Jason

Thomas Pynchon's short story "Entropy" is what kick started my interest in modern (well, post-modern) literature and it's a little odd to see it again, not quite as good as I remembered it (though still good) and ripped to shreds by the author in the preface.So what is there to say? Some of these stories are just good, some are pretty darned good and some are outright wonderful. It is a collection of short stories that I would recommend for those too tentative to dive right into V. or are not quite sure who this Pynchon fellow is. I mean, it worked for me.

sologdin

Borderline juvenilia. Introduction by author dismisses the collection ab initio as “illustrative of typical problems in entry-level fiction” (4). Explains that “when we speak of ‘seriousness’ in fiction ultimately we are talking about an attitude toward death” (5) which I regard as probably philistine. Nevertheless, author suggests “one of the reasons that fantasy and science fiction appeal so much to younger readers is that, when the space and time have been altered to allow characters to travel easily anywhere through the continuum and thus escape physical dangers and timepiece inevitabilities, mortality is so seldom an issue” (id.), which is definitely philistine. Introduction otherwise has thoughtful comments on entropy, author’s influences, and the nifty comment that his reading allowed “World War I in my imagination to assume the shape of that attractive nuisance so dear to adolescent minds, the apocalyptic showdown” (18).Principal text is five short fictions, all generally haunted by the spectre of the Korean civil war (expressly at 44, 61, 172, and implicitly in the others, it seems)First short is a military man down on the bayou. Second involves a dude whose wife kicks him out of the house. Third, “Entropy,” seems to be well-regarded, presents a soiree that host-protagonist wants to stop “from deteriorating into total chaos” (97). Fourth is fin de siecle espionage thriller of orientalist interest, but we should read it in the context of the cold war. It’s presented as asymptotic to World War I: “Britain wanted no part of France in the Nile Valley. M. Declasse, Foreign Minister of a newly formed French cabinet, would as soon go to war as not if there were any trouble when the two detachments met. As meet, everyone realized by now, they would. Kitchener had been instructed not to take any offensive and to avoid all provocation. Russia would support France in case of war, while England had a temporary rapprochement with Germany, which of course meant Italy and Austria as well” (106). But: “All he asked was that eventually there be a war. Not just a small incidental skirmish in the race to carve up Africa, but one pip-pip, jolly ho, up-goes-the-balloon Armageddon for Europe” (107). Finale of volume is the longest bit, involves a pack of rotters and race politics.Recommended for readers in varying stages of abomination, persons in so much rapture over the mongrel gods of Egypt, and those who’d fled the eclipse then falling over Europe and their own hardly real shadow-states sometime back in the middle Thirties.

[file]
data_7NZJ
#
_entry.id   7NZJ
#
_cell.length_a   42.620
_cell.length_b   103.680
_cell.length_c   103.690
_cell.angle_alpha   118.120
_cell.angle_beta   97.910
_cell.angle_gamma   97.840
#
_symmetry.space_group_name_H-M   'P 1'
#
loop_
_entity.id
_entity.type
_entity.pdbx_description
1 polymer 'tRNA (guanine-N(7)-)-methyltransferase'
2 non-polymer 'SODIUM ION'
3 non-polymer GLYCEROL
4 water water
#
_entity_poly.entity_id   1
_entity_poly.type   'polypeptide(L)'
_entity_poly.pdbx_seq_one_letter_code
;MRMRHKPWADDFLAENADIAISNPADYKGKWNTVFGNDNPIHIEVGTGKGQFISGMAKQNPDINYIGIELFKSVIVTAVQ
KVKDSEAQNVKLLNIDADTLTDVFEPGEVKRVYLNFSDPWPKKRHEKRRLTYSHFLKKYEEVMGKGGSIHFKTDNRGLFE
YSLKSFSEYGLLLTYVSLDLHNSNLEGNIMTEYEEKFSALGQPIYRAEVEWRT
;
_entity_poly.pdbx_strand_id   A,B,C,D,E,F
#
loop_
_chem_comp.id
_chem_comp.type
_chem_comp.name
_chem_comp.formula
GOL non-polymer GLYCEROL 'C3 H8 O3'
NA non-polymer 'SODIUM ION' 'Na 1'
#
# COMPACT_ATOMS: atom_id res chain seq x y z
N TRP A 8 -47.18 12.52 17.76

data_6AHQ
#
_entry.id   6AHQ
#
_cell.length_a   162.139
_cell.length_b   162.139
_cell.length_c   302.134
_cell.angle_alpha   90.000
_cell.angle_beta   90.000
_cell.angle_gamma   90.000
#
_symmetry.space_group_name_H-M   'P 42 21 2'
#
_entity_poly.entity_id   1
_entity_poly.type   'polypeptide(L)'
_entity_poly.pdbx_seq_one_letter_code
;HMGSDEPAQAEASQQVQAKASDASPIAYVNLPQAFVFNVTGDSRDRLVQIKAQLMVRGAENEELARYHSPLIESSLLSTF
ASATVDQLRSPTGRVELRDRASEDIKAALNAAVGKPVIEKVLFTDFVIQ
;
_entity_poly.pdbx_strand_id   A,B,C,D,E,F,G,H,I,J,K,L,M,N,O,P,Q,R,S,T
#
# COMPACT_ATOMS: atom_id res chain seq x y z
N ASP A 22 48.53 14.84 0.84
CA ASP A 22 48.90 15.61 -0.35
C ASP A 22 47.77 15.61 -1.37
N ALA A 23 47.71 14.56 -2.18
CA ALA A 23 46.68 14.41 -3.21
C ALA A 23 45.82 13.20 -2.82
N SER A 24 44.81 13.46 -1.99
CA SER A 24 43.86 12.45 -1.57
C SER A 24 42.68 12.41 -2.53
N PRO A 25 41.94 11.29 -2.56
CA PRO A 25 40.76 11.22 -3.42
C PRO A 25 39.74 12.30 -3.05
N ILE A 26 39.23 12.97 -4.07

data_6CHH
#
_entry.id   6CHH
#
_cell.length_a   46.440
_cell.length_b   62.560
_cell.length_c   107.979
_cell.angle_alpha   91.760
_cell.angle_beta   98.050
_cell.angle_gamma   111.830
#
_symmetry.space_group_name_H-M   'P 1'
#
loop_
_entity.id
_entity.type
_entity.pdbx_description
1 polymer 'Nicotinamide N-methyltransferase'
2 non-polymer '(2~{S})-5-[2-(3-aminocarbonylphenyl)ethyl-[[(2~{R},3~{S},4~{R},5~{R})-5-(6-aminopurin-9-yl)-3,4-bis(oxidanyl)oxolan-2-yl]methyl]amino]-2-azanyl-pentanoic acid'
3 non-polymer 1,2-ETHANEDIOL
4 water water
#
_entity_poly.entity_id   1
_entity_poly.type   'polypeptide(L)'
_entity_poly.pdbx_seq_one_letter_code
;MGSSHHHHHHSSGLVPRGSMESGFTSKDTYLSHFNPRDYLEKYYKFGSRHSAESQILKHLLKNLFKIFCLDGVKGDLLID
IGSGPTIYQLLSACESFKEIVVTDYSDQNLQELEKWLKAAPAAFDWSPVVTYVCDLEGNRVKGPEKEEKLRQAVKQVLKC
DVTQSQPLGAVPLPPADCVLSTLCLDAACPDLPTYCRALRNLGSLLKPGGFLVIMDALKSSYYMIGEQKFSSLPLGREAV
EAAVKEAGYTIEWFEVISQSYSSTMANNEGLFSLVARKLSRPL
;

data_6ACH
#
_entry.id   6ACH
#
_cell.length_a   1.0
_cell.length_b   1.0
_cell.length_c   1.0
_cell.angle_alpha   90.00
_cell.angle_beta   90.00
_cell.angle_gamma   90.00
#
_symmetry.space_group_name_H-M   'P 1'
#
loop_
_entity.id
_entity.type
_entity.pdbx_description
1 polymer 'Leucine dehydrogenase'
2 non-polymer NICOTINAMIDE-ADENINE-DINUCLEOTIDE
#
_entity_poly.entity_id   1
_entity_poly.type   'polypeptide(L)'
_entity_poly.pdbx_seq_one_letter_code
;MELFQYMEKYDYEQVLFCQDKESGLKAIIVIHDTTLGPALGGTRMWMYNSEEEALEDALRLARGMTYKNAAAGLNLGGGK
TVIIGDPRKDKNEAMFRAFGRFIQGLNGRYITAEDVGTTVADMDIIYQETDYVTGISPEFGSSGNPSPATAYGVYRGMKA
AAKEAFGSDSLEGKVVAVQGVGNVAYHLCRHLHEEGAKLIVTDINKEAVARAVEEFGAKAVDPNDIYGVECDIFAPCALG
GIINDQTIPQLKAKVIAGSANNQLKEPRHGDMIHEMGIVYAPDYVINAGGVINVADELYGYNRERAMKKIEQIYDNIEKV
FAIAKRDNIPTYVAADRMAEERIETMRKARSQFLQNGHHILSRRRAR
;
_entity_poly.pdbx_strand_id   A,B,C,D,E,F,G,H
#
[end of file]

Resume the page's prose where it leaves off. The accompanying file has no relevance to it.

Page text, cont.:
Jack Waters

Worth the read for Pynchon's introduction to the book and the story "Entropy." I think the best introduction to Pynchon is "The Crying of Lot 49" followed by "V." I'd say read this if you are a completionist. As for a starting point, it could work, but I still think his novels outpace any of his stories.I read this because Gravity's Rainbow has claimed me as a victim five times now. I've yet to get past page 250. One day.

Oscar

‘Un lento aprendizaje’ recoge los primeros relatos de Thomas Pynchon, que escribió entre 1958 y 1964, y en ellos se aprecia esa esencia pynchoniana tan típica. Ya en la larga introducción, Pynchon nos comenta los errores que contienen estos cuentos, típicos en un autor nobel, y de su manía a la hora de documentarse con la lectura de otros libros antes que con la experiencia. En esta introducción, Pynchon también nos habla de las tramas y sus personajes, del humor inherente en ambos, del germen de sus diálogos, que con el tiempo se convertirán en brillantes. Una diferencia entres estos primeros relatos y otras obras posteriores es la inmadurez de ciertas situaciones, pecados de juventud del autor por otra parte.Pynchon es claramente reconocible en estos relatos. Si bien empiezan con un estilo iniciático, en un entorno humorístico, según van avanzando el estilo va perfeccionándose y haciéndose más propio de su manera de escribir. En ‘Lluvia ligera’ aparece el ejército y soldados que están casi siempre de broma; ’Bajo la rosa’ es una historia de espionaje que recuerda sobre todo a ciertos pasajes de su novela ‘V.’; en 'Entropía' se alude a las leyes de la termodinámica; ’Tierras bajas’ es una anécdota puramente pynchoniana, donde Dennis Flange acabará de la manera más surrealista; y ’La integración secreta’ (mis favoritos este y ‘Bajo la rosa’) recoge el afán de un grupo de jóvenes por conspirar contra los adultos, su pueblo y el orden establecido, donde brilla con luz propia el personaje de Grover.Los cinco relatos recogidos en ‘Un lento aprendizaje’ van mucho más allá que las meras anécdotas, la ironía y los chispeantes diálogos. En ellos, Pynchon intenta incluir sus opiniones, encuadrando a sus personajes en un entorno claramente institucionalizado donde buscan un objetivo y, sobre todo, la libertad como individuos.Sin duda, vale la pena leer estos primeros cuentos del genial Thomas Pynchon, que junto a ‘La subasta del lote 49’ son sus libros más asequibles.

Roxanne